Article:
With the U.S. Justice Department filing suit against Arizona's immigration law last week, the debate over its legality and impact is just beginning. Supporters say the law is necessary to keep Arizona safe, while detractors worry that police will be empowered to harass anyone they suspect of being in the country illegally.
Those who are skeptical that the law would actually inconvenience innocent Americans should study the stark example of Brownsville, Brookyln. Since 2006, the residents of this neighborhood of just eight blocks have endured 52,000 police stops, according to The New York Times. Statistically speaking, that's nearly one stop per resident per year:
In some instances, people were stopped because the police said they fit the description of a suspect. But the data show that fewer than 9 percent of stops were made based on "fit description." Far more — nearly 26,000 times — the police listed either "furtive movement," a catch-all category that critics say can mean anything, or "other" as the only reason for the stop. Many of the stops, the data show, were driven by the police's ability to enforce seemingly minor violations of rules governing who can come and go in the city's public housing.
What's this, now? Contrary to what the apologists for Arizona's law are claiming, police already stop people without good reasons for doing so. But at least all these stops must result in some weighty crime-busting, right? Not so, says the Times:
The encounters — most urgently meant to get guns off the streets — yield few arrests. Across the city, 6 percent of stops result in arrests. In these roughly eight square blocks of Brownsville, the arrest rate is less than 1 percent. The 13,200 stops the police made in this neighborhood last year resulted in arrests of 109 people. In the more than 50,000 stops since 2006, the police recovered 25 guns.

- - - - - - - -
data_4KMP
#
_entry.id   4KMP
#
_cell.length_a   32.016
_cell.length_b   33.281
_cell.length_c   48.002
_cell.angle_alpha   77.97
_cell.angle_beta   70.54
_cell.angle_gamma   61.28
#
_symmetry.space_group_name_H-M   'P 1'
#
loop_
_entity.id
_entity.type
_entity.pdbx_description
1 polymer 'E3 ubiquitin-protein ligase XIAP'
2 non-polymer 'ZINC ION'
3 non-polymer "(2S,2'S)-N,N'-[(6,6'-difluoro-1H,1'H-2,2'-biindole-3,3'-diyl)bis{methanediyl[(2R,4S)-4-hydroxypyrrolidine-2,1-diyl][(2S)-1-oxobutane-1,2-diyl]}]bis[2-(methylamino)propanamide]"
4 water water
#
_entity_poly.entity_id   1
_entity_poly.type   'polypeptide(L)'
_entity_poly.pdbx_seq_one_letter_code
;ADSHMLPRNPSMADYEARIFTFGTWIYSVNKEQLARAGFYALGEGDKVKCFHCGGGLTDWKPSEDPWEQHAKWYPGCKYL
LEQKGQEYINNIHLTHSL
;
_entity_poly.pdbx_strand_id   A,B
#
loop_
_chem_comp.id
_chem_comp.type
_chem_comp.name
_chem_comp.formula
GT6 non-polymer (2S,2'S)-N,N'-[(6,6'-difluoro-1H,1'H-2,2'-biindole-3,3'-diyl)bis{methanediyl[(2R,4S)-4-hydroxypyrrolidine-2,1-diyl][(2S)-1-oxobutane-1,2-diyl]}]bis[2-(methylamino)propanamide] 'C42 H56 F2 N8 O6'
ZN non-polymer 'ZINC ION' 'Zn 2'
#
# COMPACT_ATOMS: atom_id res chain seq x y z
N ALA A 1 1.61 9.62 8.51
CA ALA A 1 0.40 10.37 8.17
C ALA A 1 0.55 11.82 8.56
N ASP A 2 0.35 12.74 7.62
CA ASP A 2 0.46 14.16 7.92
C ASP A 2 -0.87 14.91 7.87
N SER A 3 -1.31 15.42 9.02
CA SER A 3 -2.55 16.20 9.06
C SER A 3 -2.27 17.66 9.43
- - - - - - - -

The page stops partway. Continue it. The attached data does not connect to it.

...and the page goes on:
Far from making the community safer, these authoritarian tactics may actually undermine their own goal. Brownsville residents cited feeling "violated, degraded and resentful" toward the police because of the over-the-top frequency of the stops. Residents are irritated that the police department often tasks rookie officers with patrolling the area. These cops aren't as skilled as veteran officers at distinguishing between law-abiding citizens and potential threats. The result is a community where law enforcement has made a mockery of itself. As the Times reports:
There is Jonathan Guity, a 26-year-old legal assistant with no criminal record, who, when asked how many times he had been stopped in the neighborhood where he grew up, said, "Honestly, I'd say 30 to 40 times. I'm serious."
Young black men get stopped so often that a few years ago, Gus Cyrus, coach of the football team at nearby Thomas Jefferson High School, started letting his players leave practice with their bright orange helmets so the police would not confuse them with gang members.
New York City isn't the American southwest, but Brownsville provides an important lesson for supporters of the Arizona law: Increased policing will harm the innocent, whether or not it deters any criminals. But more importantly, when interactions with the police become increasingly random, fruitless, and prone to racial bias, the real loser is respect for the rule of law in society.
Read Senior Editor Radley Balko on the NYPD's stop-and-frisk policies here.